DrupalCon[densed] 2016: The Best Content Marketing Sessions

levelten and driesnote at drupalcon new orleans 2016 3

DrupalCon[densed] 2016: The Best Content Marketing Sessions

As a marketer, a Drupal newbie, and the newest LevelTen employee, I was super excited for DrupalCon.

Historically, there has not been a lot of overlap between the Drupal world and the marketing world. On one level that makes some sense: companies who need a Drupal web solution are often large enterprise-level organizations who have the resources for an in-house marketing team.

But it’s clear after my week at DrupalCon 2016 that more and more agencies and web developers are recognizing that they need to offer some kind of content or content strategy services to their clients. Every session that touched on content was packed, with people sitting on the floor or leaning against a wall. It’s clear that the Drupal community is starting to embrace content as a marketing tool, not just a static website component.

What I Learned at DrupalCon as a Marketer

Here are the most important things I learned at DrupalCon New Orleans:

  • My “comfortable shoes” are not actually comfortable.
  • If I go to an “advanced” session, I will understand each and every word that is said, but I will not be able to understand any single sentence.
  • I will always and eternally be excited by the prospect of a free t-shirt.

Whoops, sorry, those were the most unimportant things I learned. Valuable to me, yes, but slightly less valuable to you.

The truth is that I learned a ton at a bunch of different sessions. I’m going to touch on my three favorite sessions, and then dive into the Tuesday keynote, which I thought was really powerful.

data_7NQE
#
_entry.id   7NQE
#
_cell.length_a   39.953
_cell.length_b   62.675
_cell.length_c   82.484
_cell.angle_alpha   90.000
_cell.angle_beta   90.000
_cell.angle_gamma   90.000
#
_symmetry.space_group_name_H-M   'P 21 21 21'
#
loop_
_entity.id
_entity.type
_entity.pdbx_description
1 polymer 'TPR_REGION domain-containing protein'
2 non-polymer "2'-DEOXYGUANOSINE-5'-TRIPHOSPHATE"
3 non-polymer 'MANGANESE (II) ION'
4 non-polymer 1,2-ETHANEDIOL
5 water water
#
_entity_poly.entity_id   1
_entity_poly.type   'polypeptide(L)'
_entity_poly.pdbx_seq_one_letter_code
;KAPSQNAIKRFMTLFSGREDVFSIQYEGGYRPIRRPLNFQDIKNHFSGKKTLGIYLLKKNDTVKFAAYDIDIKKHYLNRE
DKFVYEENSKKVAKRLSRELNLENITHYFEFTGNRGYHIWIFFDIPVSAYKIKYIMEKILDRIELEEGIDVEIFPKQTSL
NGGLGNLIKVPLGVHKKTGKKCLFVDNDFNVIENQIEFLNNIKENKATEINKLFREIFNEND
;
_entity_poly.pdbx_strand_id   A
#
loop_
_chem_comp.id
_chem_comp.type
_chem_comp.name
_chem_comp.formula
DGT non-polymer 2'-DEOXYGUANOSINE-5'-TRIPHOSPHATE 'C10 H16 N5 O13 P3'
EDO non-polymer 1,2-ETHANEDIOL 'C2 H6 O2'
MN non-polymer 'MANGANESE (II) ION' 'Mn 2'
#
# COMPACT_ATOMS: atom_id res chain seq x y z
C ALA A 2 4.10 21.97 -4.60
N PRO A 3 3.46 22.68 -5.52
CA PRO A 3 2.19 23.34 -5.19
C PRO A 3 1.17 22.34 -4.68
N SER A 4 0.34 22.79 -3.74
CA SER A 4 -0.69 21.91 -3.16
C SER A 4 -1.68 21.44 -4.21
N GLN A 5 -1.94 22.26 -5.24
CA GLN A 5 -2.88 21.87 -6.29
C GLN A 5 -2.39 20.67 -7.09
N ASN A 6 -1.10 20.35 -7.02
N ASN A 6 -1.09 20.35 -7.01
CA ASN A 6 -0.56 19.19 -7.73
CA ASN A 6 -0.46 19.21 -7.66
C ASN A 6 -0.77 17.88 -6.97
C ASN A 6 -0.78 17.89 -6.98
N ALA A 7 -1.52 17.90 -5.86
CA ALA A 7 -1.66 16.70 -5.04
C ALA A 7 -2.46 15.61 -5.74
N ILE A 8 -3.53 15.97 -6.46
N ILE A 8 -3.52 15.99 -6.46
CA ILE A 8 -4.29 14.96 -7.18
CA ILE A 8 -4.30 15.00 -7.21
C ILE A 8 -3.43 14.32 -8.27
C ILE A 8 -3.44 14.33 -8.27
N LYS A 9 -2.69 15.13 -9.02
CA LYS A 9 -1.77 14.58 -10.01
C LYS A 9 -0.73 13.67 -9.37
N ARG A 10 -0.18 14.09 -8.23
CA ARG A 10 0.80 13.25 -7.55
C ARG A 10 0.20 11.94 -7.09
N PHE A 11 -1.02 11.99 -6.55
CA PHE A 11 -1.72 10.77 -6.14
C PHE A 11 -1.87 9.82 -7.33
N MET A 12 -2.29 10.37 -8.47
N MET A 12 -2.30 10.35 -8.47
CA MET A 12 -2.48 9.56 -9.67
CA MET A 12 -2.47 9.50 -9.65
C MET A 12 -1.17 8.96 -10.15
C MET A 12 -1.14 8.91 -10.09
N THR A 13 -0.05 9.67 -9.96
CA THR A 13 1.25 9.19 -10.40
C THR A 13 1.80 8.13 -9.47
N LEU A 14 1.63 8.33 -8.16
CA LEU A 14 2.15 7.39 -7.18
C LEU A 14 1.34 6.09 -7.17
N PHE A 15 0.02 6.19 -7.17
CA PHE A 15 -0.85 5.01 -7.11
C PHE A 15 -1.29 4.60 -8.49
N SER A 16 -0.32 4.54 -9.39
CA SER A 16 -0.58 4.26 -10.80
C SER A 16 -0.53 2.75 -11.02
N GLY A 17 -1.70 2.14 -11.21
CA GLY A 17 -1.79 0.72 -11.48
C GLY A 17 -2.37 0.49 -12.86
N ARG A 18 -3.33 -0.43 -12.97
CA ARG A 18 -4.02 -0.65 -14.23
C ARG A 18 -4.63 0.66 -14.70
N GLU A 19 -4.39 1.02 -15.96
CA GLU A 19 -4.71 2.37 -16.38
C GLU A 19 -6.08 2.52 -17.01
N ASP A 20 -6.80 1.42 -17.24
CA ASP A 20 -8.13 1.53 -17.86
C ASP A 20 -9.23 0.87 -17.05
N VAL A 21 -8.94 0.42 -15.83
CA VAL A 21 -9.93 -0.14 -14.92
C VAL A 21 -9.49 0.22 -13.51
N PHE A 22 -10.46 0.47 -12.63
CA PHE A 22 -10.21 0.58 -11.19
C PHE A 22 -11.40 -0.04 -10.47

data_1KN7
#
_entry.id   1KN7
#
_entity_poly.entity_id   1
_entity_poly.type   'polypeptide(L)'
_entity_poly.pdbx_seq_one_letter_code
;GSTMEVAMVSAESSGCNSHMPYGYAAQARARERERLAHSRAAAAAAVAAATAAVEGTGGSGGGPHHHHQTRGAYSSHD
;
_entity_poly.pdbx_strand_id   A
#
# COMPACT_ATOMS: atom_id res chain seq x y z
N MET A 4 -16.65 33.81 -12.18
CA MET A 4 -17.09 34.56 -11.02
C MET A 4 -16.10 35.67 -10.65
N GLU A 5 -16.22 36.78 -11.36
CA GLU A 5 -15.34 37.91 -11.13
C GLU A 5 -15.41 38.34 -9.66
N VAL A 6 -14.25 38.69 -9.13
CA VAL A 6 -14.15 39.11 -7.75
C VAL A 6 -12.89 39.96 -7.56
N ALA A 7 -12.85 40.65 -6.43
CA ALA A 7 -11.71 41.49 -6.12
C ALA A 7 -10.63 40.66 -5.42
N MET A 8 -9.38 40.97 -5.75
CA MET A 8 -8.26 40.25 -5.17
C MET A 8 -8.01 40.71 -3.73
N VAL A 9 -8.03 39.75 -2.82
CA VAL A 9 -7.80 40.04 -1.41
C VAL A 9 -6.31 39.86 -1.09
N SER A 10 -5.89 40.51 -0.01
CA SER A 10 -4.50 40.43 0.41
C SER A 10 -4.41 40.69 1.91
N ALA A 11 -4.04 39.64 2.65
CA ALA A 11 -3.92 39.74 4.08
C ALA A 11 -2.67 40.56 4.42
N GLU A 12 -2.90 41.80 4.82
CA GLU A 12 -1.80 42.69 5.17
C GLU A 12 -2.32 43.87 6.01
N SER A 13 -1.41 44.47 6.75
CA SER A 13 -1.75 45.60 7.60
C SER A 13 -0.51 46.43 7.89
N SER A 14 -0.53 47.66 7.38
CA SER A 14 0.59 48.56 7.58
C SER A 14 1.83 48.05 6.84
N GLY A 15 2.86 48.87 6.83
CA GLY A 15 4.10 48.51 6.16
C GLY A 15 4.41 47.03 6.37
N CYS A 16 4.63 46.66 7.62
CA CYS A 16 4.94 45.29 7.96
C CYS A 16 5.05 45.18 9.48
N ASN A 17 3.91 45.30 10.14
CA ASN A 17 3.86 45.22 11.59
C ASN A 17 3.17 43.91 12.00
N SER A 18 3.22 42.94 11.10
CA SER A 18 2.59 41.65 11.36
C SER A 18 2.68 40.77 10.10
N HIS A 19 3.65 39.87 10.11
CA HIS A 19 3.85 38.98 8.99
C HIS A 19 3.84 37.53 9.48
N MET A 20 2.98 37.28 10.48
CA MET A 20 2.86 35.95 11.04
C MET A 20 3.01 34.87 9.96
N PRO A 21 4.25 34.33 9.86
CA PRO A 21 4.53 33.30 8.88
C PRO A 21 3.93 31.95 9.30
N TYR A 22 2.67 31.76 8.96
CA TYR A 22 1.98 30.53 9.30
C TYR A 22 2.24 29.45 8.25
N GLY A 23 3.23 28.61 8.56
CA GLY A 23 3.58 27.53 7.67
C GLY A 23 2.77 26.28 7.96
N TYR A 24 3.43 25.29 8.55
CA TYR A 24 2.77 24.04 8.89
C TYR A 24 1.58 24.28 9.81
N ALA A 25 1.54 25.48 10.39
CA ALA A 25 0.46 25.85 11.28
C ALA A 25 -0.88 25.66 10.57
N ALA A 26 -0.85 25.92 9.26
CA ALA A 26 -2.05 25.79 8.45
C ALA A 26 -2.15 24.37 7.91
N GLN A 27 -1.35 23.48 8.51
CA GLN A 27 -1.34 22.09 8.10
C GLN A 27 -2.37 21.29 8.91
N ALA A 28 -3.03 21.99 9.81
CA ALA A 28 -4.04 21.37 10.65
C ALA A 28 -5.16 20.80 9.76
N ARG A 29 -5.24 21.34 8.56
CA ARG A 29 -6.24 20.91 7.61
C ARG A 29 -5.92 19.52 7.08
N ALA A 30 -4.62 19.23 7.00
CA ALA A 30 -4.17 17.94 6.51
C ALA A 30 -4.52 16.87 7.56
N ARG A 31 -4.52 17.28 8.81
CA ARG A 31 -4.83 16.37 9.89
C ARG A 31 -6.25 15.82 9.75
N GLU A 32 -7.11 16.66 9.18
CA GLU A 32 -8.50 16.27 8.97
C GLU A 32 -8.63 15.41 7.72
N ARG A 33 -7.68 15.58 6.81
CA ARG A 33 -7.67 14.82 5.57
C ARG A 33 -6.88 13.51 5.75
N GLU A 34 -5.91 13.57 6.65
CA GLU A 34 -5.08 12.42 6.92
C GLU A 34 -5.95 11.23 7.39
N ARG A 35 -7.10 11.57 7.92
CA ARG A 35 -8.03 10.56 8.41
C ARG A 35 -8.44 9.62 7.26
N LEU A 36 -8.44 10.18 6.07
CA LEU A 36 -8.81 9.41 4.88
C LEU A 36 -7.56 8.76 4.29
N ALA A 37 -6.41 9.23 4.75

My Three Favorite Sessions

Content-Driven UX, by June Parent, Senior Digital Strategist at ImageX, and Bjorn Thomson, Senior Solutions Architect at ImageX

This was a really great talk on how and why content should come first and then shape everything about your website. The presenters went into a lot of detail and step-by-step instruction on how to do a content audit. They actually presented a “Content-Driven Framework” that I hadn’t seen before – Audience, Messaging, Interaction, Optimization, Distribution, Measurement – that I’m going to use in my next Marketing Strategy Plan. They also claimed that there is really no practical difference between content and UX any more, and by the end of the presentation, I agreed with them.

Content Strategy in Popular Culture, by Brett Meyer, Chief Strategy Officer at ThinkShout

This was hands-down the most entertaining session I attended, and the rest of the LevelTen team agreed. Brett Meyer gave us a look at content strategy through the lens of nerd culture: for example, why is Captain America: Civil War so successful, while Batman V. Superman failed by comparison? Because Marvel has tapped into what its users really want, and is delivering more of it – and that’s what we have to do for our clients as well. Similarly, is it okay to repackage and reuse content? Sure, if that’s what your audience wants – just look at The Force Awakens.

The Ultimate Super Duper Guide to Content Quality, by Courtney Clark, Senior User Experience Designer at Forum One, and Kristina Bjoran, Project Manager & UX Designer at Forum One

The session delivered on its promise. The presenters worked step-by-step through the components of quality content: Structure, Presentation, Clarity, Keywords, Voice, and Organization. Each section iterated on the same example of content to take it from “meh” to “marvelous”. It was a little surface-level for me, as a full-time content strategist, but a great introduction to the elements of content quality for those who have just started in the field or are just beginning to learn about it.

The Life-Changing Tuesday Keynote